The ICMI Database Project: Mathematics curricula all over the world

The term curriculum has its roots in the ancient Roman culture and in the classical Latin verb currere, whose closer meaning in modern English could be ‘to run.’ The running or race metaphor is certainly inspiring. It suggests many ideas, from that of competition with those most rapid winning the race, to that of movement with learners, teachers, families and curriculum developers experiencing together the running. A certain meaning of currere can thus expand the educational experience of the curriculum beyond the syllabus, the course, the materials or the objectives of teaching and learning. Currere is not then the race to be won, but rather the race or path to be run. In the context of mathematics education and conceived broadly, currere can be viewed as a collaborative move towards the progressive understanding and learning of mathematical concepts and structures to be used in practice. For this to happen, educational systems all over the world need to select and interpret mathematical and pedagogical contents, human, symbolic and material resources …, which is far from trivial.

In 2011, the International Commission on Mathematical Instruction (ICMI) launched the Database Project.1 The ultimate goal of this project is to build and update a database of the mathematics curricula at different levels of instruction over the world. Across the pre-tertiary stages, most mathematics curricula are largely regulated under country policies, whereas at the tertiary stage these curricula are often decided at the more local level of each particular university. The future consideration of university curricula, including mathematics in courses for prospective mathematics teachers, will need a multi-case approach within countries, differently from the common single-case approach for pre-tertiary curricula. At present, pre-tertiary mathematics curricula of 37 countries listed in alphabetical order from Argentina to United Kingdom are documented. The collection of data for each entry is organized through summaries – provided by country representatives – and links to institutional local webpages with curricular texts and guidelines. With the valuable support of the country representatives, this information remains updated over time and, when possible, expanded. Currere is, of course, more than links to curricular texts and guidelines. Nonetheless, as we learn about these data, we learn about mathematics curriculum too.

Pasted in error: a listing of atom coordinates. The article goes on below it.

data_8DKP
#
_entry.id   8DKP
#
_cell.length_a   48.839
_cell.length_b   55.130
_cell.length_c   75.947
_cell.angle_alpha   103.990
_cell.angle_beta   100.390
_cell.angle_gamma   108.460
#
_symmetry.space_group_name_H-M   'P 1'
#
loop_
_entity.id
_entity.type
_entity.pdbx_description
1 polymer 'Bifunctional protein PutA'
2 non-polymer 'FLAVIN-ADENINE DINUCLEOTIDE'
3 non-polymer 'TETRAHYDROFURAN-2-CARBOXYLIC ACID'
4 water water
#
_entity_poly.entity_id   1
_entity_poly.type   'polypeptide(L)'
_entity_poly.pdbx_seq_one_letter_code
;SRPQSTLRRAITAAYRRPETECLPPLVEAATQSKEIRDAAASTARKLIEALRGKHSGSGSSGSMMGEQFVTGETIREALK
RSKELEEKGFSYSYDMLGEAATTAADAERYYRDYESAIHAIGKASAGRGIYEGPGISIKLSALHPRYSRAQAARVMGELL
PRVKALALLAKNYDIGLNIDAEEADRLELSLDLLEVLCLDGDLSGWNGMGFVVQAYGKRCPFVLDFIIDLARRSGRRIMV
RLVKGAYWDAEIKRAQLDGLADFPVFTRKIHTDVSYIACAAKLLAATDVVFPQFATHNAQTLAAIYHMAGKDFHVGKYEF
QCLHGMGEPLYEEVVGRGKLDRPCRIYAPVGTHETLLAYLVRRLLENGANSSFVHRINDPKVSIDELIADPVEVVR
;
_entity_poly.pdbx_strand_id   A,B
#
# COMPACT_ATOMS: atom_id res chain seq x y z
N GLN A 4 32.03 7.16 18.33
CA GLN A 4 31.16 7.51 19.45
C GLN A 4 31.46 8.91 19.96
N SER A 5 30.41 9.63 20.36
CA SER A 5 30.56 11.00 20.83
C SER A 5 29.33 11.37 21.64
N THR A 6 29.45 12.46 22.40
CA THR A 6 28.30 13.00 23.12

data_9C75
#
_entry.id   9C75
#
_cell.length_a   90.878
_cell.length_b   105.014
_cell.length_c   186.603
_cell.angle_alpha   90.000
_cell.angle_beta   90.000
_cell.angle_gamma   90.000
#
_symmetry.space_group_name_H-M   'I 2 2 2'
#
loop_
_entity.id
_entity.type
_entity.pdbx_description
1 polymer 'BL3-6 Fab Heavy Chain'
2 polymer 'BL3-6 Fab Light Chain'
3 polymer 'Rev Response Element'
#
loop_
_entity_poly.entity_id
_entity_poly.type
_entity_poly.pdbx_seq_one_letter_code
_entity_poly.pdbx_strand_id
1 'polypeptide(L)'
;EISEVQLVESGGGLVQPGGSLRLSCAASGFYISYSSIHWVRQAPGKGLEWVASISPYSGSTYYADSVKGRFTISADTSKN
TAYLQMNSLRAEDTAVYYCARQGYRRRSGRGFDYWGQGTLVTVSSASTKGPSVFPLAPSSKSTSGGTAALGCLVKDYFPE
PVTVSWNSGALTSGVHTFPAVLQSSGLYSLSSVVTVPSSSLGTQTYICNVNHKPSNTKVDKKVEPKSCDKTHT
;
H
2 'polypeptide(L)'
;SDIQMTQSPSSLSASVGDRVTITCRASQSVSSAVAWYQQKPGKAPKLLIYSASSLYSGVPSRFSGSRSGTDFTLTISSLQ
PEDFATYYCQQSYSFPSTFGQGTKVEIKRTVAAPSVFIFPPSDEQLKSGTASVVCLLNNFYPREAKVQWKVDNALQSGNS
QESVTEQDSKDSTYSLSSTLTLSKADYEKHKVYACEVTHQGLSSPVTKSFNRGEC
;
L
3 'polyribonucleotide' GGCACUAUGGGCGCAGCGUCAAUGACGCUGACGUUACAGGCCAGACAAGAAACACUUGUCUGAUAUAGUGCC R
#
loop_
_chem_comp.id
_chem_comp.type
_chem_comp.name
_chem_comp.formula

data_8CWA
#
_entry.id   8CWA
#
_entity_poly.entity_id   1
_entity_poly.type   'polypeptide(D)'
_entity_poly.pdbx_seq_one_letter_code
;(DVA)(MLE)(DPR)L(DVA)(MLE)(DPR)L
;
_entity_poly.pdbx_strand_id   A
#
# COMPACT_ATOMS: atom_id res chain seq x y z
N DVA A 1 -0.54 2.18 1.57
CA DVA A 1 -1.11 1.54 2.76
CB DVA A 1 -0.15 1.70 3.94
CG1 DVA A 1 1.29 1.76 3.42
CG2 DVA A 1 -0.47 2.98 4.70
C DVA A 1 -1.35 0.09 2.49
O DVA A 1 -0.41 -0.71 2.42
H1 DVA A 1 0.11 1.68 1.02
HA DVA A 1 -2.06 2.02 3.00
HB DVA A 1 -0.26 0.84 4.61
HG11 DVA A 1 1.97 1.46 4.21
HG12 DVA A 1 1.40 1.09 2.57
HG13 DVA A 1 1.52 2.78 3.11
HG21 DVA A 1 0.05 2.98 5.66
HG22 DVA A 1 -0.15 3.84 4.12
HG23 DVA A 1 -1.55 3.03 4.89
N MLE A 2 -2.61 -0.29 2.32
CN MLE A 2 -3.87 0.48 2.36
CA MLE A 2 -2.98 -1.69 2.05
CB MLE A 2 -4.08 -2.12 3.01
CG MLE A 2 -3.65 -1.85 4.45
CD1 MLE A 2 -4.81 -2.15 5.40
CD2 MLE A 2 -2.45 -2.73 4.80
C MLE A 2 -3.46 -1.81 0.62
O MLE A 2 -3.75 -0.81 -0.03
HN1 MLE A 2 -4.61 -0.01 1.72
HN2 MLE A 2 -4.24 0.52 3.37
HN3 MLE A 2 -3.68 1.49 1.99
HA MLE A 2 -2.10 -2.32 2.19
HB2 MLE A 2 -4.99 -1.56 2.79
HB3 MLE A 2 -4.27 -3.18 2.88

Two more related accounts of the strong interest of ICMI in issues of curricula are (1) the concluded ICMI Study 24, ‘School mathematics curriculum reforms: Challenges, changes and opportunities’ (for the discussion document, the study conference, and the conference proceedings, visit the website2, and (2) the forthcoming Springer volume, ‘Mathematics curriculum reforms around the world: The 24th ICMI Study’,3 edited by Yoshinori Shimizu (Japan) and Renuka Vithal (South Africa). The ICMI Study 24 and the Database Project both adopt a defining cross-cultural lens in the approach to the mathematics curriculum. Considering these ICMI projects and their particular similarity in this regard, we may wonder: Why is the collection and presentation of cross-cultural curricular data important for mathematics education? I will next argue that it is important for two reasons at least, and I will illustrate these for the specific case of the Database Project.

A first reason is that collecting and presenting cross-cultural curricular data is important in order to learn from and through diversity. The Database Project reflects and represents an enormous diversity of curricula – and curricular cultures – covering mathematical contents that exist with respect to both student age and country variation. Representations of diversity are always important, because they allow us to foresee and discuss alternatives other than those initially imagined. If mathematics teachers, curriculum developers, stakeholders and researchers have the opportunity to situate their perspectives on curricula in relation to other perspectives in a larger context, they also have the opportunity to learn by contrast and perhaps infer some common lessons. A second reason is that collecting and presenting cross-cultural curricular data is important in order to understand the cultural nature of the mathematics curriculum, and likewise any other subject curriculum. The mathematics curriculum is cultural, not only because it is produced within institutionalized sites, but also because beliefs, values and unwritten rules mediate decisions about what to design, teach, learn and assess, and by whom.